- The Washington Times - Saturday, January 12, 2002

Law firm not 'working for free' in civil rights commission case

Your Jan. 4 front-page article on the U.S. Commission on Civil Rights is inaccurate ("Berry lawyer to work for free").
Recently, the U.S. Commission on Civil Rights filed a motion to intervene in the lawsuit filed by the Department of Justice against Victoria Wilson, a member of the commission. Under 42 U.S.C. 1975(c) (1994) (Pub. L. No. 103-419, 108 Stat. 4338), all commissioners serve six-year terms. Ms. Wilson has yet to finish her six-year term, which will expire January 2006.
The commission has entered into an agreement with the law firm of Paul, Weiss, Rifkind, Wharton & Garrison to advise and otherwise represent the commission on this matter. Contrary to suggestions in your article, the law firm is not working for free, which would be illegal. The commission is obligated to pay the law firm, and the agreement is in accordance with government rules and regulations.
The commission is an independent agency with statutorily mandated oversight responsibilities. These responsibilities include monitoring departments and agencies in the executive branch, including the Justice Department. This watchdog function is exercised no matter who is elected president. The Justice Department is a party to this lawsuit in opposition to the commission's position on the length of commissioners' terms. Additionally, the Justice Department's views on this matter had been known well before it filed suit. Under those circumstances, the commission concluded that it was necessary, appropriate and legal to enter into an agreement with Paul, Weiss, Rifkind, Wharton & Garrison to ensure that the commission's views on this matter are fully articulated and its interest adequately protected. This agreement was necessary to preserve the commission's independence, integrity and public confidence in its ability to fulfill its legislatively mandated duties, which include acting as a watchdog over the enforcement of civil rights.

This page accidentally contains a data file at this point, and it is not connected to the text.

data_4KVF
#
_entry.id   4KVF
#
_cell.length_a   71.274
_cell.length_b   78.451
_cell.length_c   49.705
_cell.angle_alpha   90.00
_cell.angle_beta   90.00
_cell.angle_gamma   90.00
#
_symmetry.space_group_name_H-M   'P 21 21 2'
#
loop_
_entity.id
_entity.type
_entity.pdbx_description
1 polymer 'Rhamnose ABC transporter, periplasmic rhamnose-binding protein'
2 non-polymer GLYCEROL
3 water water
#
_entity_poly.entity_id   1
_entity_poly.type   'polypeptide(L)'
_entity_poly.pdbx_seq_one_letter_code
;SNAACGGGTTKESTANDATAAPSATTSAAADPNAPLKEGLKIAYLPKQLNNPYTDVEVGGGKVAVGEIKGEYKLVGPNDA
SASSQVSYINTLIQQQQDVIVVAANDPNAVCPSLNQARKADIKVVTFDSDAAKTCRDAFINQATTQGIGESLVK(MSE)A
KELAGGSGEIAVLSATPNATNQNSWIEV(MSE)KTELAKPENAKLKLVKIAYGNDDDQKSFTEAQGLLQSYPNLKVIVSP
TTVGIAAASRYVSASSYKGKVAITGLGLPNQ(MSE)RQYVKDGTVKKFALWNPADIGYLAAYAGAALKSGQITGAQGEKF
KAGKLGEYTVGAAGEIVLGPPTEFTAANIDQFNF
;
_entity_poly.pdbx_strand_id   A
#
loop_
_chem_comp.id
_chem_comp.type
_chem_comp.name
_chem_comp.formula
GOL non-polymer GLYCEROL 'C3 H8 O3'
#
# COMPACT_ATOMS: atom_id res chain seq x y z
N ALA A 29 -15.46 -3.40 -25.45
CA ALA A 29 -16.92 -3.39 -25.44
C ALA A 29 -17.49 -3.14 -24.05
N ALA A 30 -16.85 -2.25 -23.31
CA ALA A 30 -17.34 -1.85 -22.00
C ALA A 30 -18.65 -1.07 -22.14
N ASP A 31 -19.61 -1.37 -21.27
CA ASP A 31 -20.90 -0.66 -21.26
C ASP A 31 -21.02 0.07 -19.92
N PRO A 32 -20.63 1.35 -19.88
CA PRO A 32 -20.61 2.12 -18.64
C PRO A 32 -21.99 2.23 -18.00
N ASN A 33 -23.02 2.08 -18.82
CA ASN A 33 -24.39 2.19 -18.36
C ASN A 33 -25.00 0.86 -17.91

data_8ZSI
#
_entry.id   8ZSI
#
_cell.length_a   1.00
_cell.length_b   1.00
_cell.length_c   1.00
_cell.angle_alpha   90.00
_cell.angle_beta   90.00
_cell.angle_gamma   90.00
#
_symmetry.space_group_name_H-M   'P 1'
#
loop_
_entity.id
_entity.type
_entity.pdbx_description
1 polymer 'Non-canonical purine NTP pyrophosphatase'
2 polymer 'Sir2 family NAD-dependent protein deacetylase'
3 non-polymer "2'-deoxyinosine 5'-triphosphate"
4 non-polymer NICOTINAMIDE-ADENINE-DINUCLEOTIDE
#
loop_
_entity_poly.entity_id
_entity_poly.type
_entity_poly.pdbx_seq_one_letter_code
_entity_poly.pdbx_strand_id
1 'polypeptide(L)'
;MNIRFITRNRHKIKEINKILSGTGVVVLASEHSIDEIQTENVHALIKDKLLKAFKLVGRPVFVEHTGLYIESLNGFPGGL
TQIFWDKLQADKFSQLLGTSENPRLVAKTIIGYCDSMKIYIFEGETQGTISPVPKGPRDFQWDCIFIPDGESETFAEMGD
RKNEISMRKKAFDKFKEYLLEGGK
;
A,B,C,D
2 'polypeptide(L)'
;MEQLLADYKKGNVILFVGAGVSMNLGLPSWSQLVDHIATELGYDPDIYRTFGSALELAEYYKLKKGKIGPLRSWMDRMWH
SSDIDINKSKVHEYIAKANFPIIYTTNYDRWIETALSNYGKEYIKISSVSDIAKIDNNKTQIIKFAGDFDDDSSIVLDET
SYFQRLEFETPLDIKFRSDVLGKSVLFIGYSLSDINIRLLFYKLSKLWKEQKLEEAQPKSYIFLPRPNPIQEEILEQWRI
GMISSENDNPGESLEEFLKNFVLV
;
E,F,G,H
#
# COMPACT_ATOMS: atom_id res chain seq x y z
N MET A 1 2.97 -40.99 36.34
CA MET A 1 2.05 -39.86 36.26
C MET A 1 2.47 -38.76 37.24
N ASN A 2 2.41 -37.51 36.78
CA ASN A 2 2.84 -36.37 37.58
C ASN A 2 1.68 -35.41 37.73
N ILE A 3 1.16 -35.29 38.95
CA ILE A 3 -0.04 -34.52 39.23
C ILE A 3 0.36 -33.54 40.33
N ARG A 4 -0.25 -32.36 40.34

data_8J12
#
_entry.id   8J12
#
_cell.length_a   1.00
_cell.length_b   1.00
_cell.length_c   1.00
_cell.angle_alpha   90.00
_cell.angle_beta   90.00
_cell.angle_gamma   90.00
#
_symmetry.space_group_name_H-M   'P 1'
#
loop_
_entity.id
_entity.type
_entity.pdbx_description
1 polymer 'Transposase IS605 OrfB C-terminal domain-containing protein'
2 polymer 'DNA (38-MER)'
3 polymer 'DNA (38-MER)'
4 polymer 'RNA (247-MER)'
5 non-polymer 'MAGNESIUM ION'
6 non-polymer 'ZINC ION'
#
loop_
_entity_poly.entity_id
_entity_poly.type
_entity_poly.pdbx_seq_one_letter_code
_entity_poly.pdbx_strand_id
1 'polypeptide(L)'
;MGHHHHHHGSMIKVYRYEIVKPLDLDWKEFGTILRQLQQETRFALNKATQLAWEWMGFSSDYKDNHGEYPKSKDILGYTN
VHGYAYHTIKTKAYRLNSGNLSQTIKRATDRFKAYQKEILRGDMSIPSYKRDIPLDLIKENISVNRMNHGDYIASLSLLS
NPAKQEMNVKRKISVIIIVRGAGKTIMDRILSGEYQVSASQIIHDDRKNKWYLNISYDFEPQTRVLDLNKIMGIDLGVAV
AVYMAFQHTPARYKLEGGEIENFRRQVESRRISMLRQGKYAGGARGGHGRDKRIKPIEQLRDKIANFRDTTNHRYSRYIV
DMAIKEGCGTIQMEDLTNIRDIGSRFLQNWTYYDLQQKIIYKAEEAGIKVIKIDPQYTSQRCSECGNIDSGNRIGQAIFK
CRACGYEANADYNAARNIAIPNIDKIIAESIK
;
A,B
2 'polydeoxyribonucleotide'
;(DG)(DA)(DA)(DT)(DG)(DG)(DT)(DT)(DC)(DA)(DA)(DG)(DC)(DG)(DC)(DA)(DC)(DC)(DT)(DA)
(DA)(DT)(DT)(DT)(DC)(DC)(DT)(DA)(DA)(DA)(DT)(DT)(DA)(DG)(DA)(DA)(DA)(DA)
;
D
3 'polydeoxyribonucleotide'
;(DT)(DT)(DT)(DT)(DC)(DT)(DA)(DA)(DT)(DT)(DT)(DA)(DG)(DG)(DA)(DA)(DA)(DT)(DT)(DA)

LES JIN
Staff director
U.S. Commission on Civil Rights
Washington

Fuel cells, free market answer energy needs

Your Jan. 10 article, "Automakers to speed fuel-cell goals," is good news to those of us who support innovation and free market solutions to America's energy needs.
While the auto industry is funding such research on its own without taxpayer help, the $1.5 billion pledged by the Bush administration for fuel cell research certainly beats the fuel mandates approach, which will destroy jobs, hurt the economy and sacrifice vehicle safety. If the government did absolutely nothing, entrepreneurs and automakers would still develop energy efficient/safe vehicles, as this is what consumers desire.
Mandating outrageously high 40-miles-per-gallon standards on sport utility vehicles, pickups and minivans, as is currently being discussed in the Senate, is a misguided approach that will fail miserably. The technology does not yet exist to make these vehicles run at high fuel mileage levels, so automakers would have no choice but to drastically alter operations associated with light trucks and minivans. The United Auto Workers estimates that 100,000 Americans would lose their jobs if the Senate proposal to increase fuel mileage passed.
Let's allow the American free market system to meet America's energy needs. I am willing to bet my minivan that we don't even need taxpayer support to make that happen.

KAREN KERRIGAN
Chairman
Small Business Survival Committee
Washington

Postal service makes taxpayers pay for poor performance